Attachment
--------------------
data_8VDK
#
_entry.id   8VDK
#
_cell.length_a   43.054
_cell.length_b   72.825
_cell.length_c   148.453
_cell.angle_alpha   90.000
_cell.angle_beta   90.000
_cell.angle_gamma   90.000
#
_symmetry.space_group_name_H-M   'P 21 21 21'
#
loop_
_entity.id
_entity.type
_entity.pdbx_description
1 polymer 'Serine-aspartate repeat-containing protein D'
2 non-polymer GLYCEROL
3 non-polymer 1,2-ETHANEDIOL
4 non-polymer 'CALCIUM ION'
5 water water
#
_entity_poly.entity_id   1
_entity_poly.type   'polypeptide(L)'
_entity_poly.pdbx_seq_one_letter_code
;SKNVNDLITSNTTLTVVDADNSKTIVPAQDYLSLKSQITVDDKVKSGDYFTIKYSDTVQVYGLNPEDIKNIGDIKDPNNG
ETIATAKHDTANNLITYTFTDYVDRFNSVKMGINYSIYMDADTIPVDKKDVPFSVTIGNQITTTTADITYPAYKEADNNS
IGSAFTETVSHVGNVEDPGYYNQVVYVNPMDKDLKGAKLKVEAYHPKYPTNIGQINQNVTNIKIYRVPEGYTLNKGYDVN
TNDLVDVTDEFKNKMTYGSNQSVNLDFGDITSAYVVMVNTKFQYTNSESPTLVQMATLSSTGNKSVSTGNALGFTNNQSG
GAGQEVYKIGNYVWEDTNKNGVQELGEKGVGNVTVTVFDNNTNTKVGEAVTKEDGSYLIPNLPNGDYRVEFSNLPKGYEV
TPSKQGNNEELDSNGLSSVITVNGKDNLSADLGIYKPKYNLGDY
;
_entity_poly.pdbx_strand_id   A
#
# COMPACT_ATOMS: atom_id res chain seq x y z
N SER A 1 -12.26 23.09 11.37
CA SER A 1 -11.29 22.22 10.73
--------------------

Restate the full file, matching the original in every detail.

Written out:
data_8VDK
#
_entry.id   8VDK
#
_cell.length_a   43.054
_cell.length_b   72.825
_cell.length_c   148.453
_cell.angle_alpha   90.000
_cell.angle_beta   90.000
_cell.angle_gamma   90.000
#
_symmetry.space_group_name_H-M   'P 21 21 21'
#
loop_
_entity.id
_entity.type
_entity.pdbx_description
1 polymer 'Serine-aspartate repeat-containing protein D'
2 non-polymer GLYCEROL
3 non-polymer 1,2-ETHANEDIOL
4 non-polymer 'CALCIUM ION'
5 water water
#
_entity_poly.entity_id   1
_entity_poly.type   'polypeptide(L)'
_entity_poly.pdbx_seq_one_letter_code
;SKNVNDLITSNTTLTVVDADNSKTIVPAQDYLSLKSQITVDDKVKSGDYFTIKYSDTVQVYGLNPEDIKNIGDIKDPNNG
ETIATAKHDTANNLITYTFTDYVDRFNSVKMGINYSIYMDADTIPVDKKDVPFSVTIGNQITTTTADITYPAYKEADNNS
IGSAFTETVSHVGNVEDPGYYNQVVYVNPMDKDLKGAKLKVEAYHPKYPTNIGQINQNVTNIKIYRVPEGYTLNKGYDVN
TNDLVDVTDEFKNKMTYGSNQSVNLDFGDITSAYVVMVNTKFQYTNSESPTLVQMATLSSTGNKSVSTGNALGFTNNQSG
GAGQEVYKIGNYVWEDTNKNGVQELGEKGVGNVTVTVFDNNTNTKVGEAVTKEDGSYLIPNLPNGDYRVEFSNLPKGYEV
TPSKQGNNEELDSNGLSSVITVNGKDNLSADLGIYKPKYNLGDY
;
_entity_poly.pdbx_strand_id   A
#
# COMPACT_ATOMS: atom_id res chain seq x y z
N SER A 1 -12.26 23.09 11.37
CA SER A 1 -11.29 22.22 10.73